Clematis: Discover the Many Varieties

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Clematis

Clematis growing on my deck.

Bobbie Bradshaw

When we think of clematis, the large-flowering, star-shaped blooms come to mind. However, there are beautiful small-flowering and shrub-types that few people even know about.

Did you know that there are over 200 species and hundreds of hybrids of this popular flower? There are saucers, bells, tube-shapes, tulips, open bells, doubles, and semi-doubles. The small flowering clematis make up for what they lack in size by the abundance of their blossoms. They also bloom for longer.

Clematis: A Flowering Shrub

Everyone is familiar with clematis as a flowering vine but how about one that is a shrub? Clematis heracleifolia is a bush that dies back almost to the ground each winter. In spring it puts out new growth and soon reaches about four feet in height and width. By August it is covered with small but gorgeous, blue flowers that resemble hyacinth blossoms. The flowers have a delicately sweet aroma and the slightly fuzzy leaves have an almond fragrance.

Don't get me wrong, I love the vining ones too, especially those with bell-like flowers. My favorite is Clematis viticella 'Betty Corning'. She is a lovely vine that produces loads of light purple, nodding, bell-like flowers all season long. She also dies to the ground each winter in my garden but puts on an amazing growth spurt each spring covering a 10 foot tall post in my yard. Many gardeners weave her vines through a tall shrub or tree for support.

Have you ever seen a yellow clematis? We usually think of them in the white, blue or pink color ranges but Clematis tangutica has bright yellow, nodding bell-shaped flowers. It also produces fabulous silky seedheads that look like something right out of a Dr. Seuss book! I came by mine totally by mistake. It was labelled as Clematis montana but I was in for a pleasant surprise when it bloomed with yellow bells instead of pink stars! It makes a spectacular display against an evergreen backdrop.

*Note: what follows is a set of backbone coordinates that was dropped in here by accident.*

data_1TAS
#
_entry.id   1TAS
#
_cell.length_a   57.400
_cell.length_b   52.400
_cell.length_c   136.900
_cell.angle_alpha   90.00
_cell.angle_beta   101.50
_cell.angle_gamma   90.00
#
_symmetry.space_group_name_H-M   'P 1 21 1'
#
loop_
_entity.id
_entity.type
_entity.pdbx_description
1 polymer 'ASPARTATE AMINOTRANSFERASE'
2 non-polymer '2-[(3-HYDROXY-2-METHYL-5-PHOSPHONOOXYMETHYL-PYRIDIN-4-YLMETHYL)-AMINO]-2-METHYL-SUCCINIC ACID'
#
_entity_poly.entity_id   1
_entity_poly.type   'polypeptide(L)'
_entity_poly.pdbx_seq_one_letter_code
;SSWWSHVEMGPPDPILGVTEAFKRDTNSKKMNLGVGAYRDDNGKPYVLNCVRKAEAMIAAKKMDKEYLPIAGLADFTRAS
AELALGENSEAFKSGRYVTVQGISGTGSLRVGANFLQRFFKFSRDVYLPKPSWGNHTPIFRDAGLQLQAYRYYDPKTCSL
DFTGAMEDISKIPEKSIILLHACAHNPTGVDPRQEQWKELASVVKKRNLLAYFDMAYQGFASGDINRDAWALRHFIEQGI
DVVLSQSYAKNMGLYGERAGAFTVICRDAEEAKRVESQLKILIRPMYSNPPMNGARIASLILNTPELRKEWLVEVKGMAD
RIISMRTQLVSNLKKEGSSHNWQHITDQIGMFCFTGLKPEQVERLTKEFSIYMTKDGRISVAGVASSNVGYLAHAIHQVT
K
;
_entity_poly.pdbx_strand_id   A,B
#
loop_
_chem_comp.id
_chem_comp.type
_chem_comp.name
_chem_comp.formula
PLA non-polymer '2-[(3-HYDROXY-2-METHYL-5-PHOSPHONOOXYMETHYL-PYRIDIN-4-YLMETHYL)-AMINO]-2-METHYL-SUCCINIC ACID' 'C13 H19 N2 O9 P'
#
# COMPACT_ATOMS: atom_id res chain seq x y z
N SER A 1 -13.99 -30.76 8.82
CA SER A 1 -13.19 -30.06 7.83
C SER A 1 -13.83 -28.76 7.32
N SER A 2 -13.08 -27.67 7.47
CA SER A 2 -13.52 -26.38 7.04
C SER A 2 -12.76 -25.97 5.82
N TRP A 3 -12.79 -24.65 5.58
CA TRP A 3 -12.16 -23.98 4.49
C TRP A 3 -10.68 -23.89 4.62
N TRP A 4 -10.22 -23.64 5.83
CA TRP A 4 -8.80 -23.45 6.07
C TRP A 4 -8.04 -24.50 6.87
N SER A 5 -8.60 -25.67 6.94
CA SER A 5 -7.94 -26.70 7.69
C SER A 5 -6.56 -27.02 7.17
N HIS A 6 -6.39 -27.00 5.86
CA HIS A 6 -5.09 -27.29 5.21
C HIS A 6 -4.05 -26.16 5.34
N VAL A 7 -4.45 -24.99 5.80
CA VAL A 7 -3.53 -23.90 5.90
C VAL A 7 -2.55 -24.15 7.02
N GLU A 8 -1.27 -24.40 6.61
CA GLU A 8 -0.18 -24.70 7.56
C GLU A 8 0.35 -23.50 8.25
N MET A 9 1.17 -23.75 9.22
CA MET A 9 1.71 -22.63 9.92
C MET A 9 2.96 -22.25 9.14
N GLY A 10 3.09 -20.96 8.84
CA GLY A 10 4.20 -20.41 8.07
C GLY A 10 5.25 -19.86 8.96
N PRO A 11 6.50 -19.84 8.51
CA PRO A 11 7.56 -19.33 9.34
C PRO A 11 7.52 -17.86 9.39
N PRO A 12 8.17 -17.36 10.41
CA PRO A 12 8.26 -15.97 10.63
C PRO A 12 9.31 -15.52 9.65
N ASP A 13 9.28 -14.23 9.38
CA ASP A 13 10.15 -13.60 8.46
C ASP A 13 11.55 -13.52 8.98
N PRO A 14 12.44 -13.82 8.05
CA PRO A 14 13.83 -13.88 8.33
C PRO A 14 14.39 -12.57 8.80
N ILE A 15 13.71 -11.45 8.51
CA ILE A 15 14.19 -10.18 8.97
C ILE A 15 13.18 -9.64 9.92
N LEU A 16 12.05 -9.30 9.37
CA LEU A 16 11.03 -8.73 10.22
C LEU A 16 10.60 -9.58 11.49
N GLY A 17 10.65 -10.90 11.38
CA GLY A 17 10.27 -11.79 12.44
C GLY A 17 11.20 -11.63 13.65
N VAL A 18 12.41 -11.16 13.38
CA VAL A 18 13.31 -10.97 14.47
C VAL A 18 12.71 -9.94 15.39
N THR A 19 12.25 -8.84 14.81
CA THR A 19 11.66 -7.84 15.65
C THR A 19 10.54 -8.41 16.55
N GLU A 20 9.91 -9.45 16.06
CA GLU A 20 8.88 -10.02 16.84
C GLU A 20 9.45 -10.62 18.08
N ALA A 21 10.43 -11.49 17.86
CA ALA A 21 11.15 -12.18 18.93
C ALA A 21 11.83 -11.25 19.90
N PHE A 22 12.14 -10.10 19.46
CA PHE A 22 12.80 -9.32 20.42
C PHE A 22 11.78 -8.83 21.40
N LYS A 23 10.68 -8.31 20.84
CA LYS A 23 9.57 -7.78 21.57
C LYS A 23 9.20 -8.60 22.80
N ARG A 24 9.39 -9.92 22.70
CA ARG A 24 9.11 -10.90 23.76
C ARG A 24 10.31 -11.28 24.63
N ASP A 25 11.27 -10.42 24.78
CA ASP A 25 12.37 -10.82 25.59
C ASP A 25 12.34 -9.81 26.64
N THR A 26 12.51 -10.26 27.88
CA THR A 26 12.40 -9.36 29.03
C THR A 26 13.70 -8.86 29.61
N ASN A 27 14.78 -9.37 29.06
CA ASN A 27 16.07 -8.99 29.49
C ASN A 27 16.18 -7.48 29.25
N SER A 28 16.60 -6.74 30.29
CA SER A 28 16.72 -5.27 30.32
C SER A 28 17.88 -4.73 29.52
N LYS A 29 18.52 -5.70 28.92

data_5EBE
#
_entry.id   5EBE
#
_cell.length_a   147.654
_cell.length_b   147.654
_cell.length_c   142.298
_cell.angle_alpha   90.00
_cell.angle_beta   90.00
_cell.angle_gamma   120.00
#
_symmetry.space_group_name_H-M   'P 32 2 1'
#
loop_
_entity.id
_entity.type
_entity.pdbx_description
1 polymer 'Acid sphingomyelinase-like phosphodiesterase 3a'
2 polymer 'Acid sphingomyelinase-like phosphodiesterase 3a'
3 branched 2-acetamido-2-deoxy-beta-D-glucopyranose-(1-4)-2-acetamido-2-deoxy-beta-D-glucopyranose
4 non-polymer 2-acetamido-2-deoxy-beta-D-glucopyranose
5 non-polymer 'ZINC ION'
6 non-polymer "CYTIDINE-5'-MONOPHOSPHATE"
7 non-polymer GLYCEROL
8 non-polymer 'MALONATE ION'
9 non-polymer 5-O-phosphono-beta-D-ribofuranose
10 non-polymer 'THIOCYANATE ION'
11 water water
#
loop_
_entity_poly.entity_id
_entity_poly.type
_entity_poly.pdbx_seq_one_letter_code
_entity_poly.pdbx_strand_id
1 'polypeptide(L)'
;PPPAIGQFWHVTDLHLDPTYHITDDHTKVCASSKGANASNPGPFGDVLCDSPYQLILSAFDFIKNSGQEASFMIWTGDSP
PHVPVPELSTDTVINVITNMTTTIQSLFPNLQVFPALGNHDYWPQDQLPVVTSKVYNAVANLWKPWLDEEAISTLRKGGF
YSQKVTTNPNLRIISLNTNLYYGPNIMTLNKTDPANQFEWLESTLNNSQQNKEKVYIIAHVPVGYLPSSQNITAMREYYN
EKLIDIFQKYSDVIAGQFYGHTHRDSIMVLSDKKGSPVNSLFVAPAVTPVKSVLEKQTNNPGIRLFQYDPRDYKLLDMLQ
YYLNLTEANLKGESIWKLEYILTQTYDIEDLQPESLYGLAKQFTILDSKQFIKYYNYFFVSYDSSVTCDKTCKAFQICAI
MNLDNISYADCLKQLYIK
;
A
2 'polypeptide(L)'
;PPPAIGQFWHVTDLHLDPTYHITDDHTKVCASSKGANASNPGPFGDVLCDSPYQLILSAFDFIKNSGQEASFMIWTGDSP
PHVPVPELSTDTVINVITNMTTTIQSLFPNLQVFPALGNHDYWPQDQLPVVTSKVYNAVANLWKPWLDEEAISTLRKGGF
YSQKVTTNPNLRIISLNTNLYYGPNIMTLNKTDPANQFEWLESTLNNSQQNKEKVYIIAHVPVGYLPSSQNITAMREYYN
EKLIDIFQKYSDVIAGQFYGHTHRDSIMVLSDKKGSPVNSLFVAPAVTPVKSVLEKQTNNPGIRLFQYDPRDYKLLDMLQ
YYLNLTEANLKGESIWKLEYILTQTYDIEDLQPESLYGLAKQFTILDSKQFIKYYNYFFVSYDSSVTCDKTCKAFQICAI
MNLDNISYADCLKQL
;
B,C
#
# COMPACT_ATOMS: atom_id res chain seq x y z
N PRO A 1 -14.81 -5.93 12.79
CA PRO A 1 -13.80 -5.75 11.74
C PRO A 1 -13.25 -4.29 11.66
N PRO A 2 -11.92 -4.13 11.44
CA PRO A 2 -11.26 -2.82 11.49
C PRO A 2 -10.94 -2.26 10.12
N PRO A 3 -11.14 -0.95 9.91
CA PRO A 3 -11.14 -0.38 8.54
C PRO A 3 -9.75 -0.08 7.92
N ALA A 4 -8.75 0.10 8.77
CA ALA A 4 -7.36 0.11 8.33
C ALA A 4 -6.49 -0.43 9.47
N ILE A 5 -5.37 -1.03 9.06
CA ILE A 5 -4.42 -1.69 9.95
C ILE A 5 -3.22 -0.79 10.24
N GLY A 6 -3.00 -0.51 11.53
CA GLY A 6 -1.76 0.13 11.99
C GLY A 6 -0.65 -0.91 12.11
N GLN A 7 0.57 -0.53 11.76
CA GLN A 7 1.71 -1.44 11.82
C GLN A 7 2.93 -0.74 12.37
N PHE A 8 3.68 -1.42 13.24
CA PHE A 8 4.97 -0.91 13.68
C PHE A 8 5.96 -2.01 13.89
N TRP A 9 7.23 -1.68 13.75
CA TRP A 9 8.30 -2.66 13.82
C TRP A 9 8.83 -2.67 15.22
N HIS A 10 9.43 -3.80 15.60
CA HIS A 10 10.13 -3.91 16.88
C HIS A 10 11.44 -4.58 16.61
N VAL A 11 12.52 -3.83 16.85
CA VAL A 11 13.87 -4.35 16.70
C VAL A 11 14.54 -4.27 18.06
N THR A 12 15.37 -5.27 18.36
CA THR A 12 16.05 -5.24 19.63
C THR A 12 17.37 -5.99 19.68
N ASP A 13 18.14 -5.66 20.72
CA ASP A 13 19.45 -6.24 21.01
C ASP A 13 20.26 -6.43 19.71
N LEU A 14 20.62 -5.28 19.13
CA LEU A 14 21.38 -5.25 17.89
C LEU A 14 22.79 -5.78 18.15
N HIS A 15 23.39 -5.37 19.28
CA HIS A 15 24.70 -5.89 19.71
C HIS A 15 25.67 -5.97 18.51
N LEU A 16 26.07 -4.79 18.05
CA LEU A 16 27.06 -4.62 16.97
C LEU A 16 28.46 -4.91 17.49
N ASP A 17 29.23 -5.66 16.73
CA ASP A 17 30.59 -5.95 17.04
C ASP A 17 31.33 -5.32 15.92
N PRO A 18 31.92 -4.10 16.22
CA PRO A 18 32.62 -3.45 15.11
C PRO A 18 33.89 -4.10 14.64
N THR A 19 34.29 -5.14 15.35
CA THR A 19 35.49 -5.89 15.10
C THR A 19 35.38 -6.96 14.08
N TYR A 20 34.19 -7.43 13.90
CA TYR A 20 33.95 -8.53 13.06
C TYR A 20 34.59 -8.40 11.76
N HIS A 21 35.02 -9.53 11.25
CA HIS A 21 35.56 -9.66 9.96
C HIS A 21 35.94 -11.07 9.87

This time of year sweet autumn clematis is making a big splash. It is a vigorous growing vine that can grow up to 20 feet tall in one season. I cut mine back to about eye level each spring and by September it has climbed to the roof of my shed and is covered with a multitude of small, star-shaped white blossoms. The bees love its sweetly scented flowers.

Sometimes I am impatient and hate waiting until September for the sweet autumn clematis to bloom. So, when I heard that plant breeders had developed one that not only blooms in July but has purple flowers. I had to have it. The search for 'Sweet Summer Love' began last spring and like any dedicated, or should I say obsessed, plant collector I did not rest until I had one in my garden. It grew well last year, wintered over our toughest winter, and this summer had grown about 5 feet high. In July was covered with bluish-purple stars with white centers. For once, a new plant has lived up to the hype!


Credit: Proven Winners

If you have had trouble with your large-flowering clematis succumbing to the dreaded clematis wilt, give some small-flowered ones a try. They are not only cheerfully pretty but tough and resistant to this common fungal disease. There is a wide spectrum of colors and shapes to choose from and surely you have room for one more plant in your garden!

~ By  Robin Sweetser

About This Blog

Get inspired by Robin Sweetser's backyard gardening tips. Robin has been a contributor to The Old Farmer's Almanac and the All-Seasons Garden Guide for many years. She and her partner Tom have a small greenhouse business and also sell plants, cut flowers, and vegetables at their local Farmer's Market.

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Saving Clematis

I bought a condo in 2006 and there was a beautiful purple clematis in the tiny garden plot. Over the years it has gotten overgrown, I have cut it back, and it grew again. This year it didn't do as well, pretty scraggly and not as many flowers as previously. What can I do to revive it?
Thanks!

I like the "ivy-covered

I like the "ivy-covered cottage" look, but don't vines such as these do damage to the siding?

Not a problem with clematis.

Not a problem with clematis. I have to twine the vines through a trellis and around fishing line to encourage them to grow up the side of the shed. They don't "cling" to the siding at all and the vines get cut back to about four feet from the ground every spring. Vigorous vines such as ivy, climbing hydrangea, or virginia creeper can damage siding.

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